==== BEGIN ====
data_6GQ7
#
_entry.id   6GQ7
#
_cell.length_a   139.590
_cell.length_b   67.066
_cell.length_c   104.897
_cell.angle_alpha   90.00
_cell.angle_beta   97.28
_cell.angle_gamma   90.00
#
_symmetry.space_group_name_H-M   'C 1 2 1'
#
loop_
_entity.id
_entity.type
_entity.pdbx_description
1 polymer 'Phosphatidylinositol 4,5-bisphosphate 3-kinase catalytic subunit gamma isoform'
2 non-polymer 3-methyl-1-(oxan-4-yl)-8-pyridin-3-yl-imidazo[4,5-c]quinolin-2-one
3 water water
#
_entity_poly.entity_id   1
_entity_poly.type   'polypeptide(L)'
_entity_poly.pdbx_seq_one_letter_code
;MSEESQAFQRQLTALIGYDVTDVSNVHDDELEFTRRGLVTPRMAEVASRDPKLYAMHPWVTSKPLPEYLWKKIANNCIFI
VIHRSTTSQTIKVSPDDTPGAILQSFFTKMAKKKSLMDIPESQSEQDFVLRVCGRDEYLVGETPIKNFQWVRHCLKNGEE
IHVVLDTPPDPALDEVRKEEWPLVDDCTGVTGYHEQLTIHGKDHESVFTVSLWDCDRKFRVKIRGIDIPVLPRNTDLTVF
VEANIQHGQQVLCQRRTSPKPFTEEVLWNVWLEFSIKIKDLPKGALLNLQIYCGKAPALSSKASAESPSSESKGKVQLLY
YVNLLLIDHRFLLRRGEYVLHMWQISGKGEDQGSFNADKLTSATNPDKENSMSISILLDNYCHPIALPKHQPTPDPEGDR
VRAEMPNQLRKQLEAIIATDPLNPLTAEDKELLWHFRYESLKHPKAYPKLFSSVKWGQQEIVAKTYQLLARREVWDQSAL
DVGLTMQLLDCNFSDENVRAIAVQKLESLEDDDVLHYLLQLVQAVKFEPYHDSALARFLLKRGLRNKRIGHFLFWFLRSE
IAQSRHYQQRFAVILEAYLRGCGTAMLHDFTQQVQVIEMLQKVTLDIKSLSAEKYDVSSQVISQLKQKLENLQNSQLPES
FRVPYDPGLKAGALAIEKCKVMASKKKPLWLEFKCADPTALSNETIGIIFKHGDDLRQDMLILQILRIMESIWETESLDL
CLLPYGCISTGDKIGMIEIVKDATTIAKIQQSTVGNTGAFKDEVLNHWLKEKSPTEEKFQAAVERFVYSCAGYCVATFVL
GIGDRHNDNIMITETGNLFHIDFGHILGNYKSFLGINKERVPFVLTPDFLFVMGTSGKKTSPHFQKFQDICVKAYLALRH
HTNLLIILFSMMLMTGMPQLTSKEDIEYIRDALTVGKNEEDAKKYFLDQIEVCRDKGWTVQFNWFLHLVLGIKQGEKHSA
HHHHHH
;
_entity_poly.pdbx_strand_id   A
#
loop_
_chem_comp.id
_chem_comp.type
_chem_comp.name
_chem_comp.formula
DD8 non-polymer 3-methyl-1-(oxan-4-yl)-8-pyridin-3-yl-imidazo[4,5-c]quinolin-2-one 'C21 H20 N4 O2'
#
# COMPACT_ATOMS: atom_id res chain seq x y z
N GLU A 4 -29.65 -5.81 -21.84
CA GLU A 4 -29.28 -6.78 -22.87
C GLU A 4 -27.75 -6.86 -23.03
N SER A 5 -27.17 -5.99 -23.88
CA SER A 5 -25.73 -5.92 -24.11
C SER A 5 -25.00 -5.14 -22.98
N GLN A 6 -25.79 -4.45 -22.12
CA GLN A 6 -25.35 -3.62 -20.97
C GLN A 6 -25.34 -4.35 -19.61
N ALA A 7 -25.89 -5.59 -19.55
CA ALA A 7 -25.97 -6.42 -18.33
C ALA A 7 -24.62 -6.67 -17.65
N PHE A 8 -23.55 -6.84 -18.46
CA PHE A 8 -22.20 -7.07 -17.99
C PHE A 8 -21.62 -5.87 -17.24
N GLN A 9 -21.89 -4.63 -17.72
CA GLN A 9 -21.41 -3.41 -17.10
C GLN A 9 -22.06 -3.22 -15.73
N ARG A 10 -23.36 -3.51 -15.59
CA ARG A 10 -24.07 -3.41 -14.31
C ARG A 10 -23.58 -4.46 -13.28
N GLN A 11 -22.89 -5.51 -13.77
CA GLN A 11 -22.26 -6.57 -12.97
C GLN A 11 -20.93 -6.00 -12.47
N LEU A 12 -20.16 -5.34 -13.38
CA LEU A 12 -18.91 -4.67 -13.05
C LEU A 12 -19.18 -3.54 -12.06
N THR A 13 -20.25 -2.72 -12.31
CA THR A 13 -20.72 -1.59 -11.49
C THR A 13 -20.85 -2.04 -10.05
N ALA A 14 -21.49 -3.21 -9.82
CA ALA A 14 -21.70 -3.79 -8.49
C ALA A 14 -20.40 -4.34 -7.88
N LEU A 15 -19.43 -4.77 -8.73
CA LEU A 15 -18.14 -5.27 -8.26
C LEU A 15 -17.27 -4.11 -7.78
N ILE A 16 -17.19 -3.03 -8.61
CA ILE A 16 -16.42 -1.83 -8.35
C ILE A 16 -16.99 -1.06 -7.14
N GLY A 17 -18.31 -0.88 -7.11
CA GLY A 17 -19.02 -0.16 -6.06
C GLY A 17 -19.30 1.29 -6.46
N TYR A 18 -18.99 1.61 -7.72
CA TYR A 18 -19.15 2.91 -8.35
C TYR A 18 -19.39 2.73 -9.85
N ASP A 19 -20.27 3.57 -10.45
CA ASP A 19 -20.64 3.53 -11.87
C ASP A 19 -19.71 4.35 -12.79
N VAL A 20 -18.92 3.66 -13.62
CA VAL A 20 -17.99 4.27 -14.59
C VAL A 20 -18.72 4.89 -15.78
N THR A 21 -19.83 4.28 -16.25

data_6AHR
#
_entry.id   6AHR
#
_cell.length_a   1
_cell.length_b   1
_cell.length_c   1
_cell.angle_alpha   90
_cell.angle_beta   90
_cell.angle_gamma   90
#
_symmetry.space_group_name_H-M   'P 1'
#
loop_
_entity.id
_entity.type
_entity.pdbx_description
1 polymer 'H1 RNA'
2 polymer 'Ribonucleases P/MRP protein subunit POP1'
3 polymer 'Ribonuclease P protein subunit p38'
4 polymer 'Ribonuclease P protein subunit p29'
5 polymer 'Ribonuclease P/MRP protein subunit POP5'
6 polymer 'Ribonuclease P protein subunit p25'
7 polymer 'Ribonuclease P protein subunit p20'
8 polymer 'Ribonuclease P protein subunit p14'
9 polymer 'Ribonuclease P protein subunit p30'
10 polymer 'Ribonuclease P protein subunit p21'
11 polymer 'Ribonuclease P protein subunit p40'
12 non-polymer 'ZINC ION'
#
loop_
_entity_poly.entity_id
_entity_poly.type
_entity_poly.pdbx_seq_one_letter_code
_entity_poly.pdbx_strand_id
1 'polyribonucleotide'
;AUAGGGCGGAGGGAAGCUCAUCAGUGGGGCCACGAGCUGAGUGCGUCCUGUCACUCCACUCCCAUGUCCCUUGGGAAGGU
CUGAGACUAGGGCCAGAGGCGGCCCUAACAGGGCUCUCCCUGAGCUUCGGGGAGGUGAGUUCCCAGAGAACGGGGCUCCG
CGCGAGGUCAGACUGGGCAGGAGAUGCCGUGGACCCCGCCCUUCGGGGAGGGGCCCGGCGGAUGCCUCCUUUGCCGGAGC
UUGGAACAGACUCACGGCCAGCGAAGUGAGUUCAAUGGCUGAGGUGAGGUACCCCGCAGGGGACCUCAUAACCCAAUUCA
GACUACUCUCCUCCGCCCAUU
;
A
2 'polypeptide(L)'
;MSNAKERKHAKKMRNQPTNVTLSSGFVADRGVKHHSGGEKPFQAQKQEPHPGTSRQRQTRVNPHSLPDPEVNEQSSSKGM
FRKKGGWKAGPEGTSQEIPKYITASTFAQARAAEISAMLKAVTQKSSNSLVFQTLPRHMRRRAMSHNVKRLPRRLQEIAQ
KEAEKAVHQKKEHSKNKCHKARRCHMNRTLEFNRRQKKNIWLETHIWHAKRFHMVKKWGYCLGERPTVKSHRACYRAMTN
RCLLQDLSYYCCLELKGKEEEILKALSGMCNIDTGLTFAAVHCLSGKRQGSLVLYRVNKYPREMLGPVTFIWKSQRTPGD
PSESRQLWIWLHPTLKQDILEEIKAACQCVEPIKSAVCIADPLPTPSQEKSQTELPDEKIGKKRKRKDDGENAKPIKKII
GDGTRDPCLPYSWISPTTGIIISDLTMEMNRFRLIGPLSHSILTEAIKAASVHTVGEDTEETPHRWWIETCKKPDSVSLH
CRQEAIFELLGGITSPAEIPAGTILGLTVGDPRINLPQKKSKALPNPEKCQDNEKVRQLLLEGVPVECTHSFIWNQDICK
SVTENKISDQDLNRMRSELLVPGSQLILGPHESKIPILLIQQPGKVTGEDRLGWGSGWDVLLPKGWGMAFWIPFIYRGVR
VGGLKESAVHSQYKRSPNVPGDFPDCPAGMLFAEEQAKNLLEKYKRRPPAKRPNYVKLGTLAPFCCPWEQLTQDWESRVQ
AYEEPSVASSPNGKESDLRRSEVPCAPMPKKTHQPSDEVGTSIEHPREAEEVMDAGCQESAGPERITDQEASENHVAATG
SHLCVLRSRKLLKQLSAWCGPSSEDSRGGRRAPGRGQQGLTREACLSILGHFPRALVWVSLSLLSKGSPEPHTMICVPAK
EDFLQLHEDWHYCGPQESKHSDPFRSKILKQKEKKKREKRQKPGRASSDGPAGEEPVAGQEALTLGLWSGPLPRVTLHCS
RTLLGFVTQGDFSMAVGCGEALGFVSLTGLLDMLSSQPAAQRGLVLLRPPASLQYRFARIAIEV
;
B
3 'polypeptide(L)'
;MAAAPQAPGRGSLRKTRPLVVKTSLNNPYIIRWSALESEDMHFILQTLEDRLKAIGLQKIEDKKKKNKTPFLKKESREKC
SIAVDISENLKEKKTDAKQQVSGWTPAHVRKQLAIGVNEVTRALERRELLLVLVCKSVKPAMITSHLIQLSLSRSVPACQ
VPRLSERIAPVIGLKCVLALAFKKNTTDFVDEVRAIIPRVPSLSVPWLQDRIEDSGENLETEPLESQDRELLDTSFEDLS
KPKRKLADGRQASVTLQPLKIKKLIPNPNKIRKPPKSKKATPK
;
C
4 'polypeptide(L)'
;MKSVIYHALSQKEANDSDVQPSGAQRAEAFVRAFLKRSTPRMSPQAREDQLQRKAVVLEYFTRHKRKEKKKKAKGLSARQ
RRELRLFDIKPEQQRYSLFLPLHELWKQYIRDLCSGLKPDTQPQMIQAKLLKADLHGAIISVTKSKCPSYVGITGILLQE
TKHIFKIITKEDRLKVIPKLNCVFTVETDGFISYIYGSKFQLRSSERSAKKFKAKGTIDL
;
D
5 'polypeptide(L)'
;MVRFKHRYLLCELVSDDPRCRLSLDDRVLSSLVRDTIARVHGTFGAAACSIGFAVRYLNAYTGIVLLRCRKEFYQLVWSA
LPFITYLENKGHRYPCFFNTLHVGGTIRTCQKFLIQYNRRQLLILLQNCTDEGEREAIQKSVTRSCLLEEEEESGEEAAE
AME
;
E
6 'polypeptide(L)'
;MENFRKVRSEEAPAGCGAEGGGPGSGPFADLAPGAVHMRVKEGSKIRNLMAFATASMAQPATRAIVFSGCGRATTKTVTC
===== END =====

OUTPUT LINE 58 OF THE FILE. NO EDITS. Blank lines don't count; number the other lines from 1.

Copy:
N ALA A 7 -25.89 -5.59 -19.55